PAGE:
The attack was the nation’s deadliest mass shooting since the Newtown, Connecticut, school tragedy three years ago that left 26 children and adults dead.

In Malik’s visa application, she listed an address in her home country of Pakistan. This summer, she received her Green Card, which allows immigrants to legally live and work in the United States, according to ABC News.

The Department of Homeland Security did not respond Saturday to a Fox News request for comment.

The issue raises questions about the vetting process for immigrants into the United States, amid growing concerns that Middle East terrorists could be slipping into the country.

Farook traveled to Saudi Arabia and returned to the United States with Malik in July 2014. They were married the next month.

Farook reportedly had contact with people connected to at least two foreign terrorist organizations -- Al Qaeda-affiliated Nusra Front and the African extremist group Al-Shabaab -- before the attack.

Islamic State radio also released a statement early Saturday saying two supporters of the terror group committed the San Bernardino killings, according to Reuters.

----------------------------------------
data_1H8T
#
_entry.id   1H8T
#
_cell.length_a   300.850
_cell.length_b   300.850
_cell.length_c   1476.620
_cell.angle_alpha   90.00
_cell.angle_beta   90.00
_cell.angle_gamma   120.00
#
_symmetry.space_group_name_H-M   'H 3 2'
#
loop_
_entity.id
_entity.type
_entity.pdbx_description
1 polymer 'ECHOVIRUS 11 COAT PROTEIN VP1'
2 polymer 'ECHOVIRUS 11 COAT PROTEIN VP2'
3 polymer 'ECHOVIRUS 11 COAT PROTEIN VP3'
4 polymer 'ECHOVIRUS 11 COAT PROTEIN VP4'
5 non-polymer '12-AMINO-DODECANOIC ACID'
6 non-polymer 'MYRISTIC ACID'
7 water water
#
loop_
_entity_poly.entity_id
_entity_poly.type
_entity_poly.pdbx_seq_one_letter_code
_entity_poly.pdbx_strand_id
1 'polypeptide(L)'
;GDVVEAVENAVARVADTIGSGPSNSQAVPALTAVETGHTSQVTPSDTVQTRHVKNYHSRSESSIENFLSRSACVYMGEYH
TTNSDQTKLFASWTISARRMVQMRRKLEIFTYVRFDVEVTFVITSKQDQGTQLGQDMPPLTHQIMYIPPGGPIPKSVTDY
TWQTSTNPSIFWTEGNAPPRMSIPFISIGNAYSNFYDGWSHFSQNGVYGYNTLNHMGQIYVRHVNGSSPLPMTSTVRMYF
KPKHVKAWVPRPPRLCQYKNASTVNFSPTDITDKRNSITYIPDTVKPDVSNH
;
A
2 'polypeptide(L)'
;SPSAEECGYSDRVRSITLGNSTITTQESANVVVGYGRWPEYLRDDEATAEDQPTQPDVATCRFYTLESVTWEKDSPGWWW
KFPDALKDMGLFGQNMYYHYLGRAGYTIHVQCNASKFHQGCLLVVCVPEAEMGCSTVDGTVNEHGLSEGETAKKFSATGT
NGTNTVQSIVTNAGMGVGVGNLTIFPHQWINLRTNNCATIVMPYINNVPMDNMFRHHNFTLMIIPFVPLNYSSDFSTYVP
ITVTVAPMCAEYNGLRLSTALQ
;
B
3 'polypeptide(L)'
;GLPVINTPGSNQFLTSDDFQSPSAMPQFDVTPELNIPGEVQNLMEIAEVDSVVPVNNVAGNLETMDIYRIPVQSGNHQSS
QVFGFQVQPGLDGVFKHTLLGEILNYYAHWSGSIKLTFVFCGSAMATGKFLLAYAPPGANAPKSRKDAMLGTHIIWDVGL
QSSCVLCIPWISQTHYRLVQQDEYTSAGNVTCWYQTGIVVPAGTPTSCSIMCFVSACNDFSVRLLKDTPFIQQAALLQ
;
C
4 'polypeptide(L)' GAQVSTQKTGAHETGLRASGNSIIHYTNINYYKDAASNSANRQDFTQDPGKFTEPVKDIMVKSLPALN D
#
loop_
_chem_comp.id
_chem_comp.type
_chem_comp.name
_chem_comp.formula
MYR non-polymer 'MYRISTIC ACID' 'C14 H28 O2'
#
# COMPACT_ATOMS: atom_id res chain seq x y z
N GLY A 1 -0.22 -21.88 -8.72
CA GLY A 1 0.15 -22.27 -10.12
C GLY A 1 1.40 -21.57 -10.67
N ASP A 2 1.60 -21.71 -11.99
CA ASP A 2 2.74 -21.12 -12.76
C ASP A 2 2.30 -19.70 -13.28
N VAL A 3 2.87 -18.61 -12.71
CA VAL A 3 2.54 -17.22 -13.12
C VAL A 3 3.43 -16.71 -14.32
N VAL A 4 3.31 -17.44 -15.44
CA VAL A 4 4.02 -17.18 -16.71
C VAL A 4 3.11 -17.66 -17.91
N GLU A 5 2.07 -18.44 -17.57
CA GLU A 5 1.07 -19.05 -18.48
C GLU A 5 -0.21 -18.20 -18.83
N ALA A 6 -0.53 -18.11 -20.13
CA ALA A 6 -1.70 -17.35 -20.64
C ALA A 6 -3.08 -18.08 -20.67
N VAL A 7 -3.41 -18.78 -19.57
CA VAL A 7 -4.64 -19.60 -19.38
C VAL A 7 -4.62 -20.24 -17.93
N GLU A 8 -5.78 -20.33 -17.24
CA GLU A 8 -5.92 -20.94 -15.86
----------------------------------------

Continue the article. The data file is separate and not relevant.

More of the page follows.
However, ISIS has not claimed responsibility for the attacks.

Reports about Farook’s potential ties to terror groups and the Islamic State follow news that 29-year-old Malik had pledged her allegiance to ISIS before and after the attacks, suggesting the couple was driven by radical Islam.

Prior to Malik’s move to the United States, she studied pharmacy at Bahauddin Zakariya University in the Pakistani city of Multan. Whether she graduated remains unclear.

A maid who worked in the Multan home where Malik lived said she would travel back to Saudi Arabia to be with her family when school was out. During her stay in Multan, her style of dress became more conservative over time, the maid said.

Authorities told The Los Angeles Times that authorities in Pakistan are investigating whether Malik had ties to radical Islamist organizations.

There have been reports Farook had ties to radicals in Pakistan and had a made a trip there in recent years. But a source connected to the Pakistani Consulate in Los Angeles told Fox News on Friday that Farook didn’t possess a Pakistani passport. And there is no record of him applying for a visa to travel to Pakistan through his local consulate.

However, Farook could have entered that country illegally.

The FBI acknowledged Friday that it is treating the shooting investigation as an act of terrorism.

"This is now a federal terrorism investigation," said FBI Director James Comey.

David Bowdich, the assistant FBI director in charge of the Los Angeles office, said neither Malik nor Farook was on law enforcement's radar prior to the attack.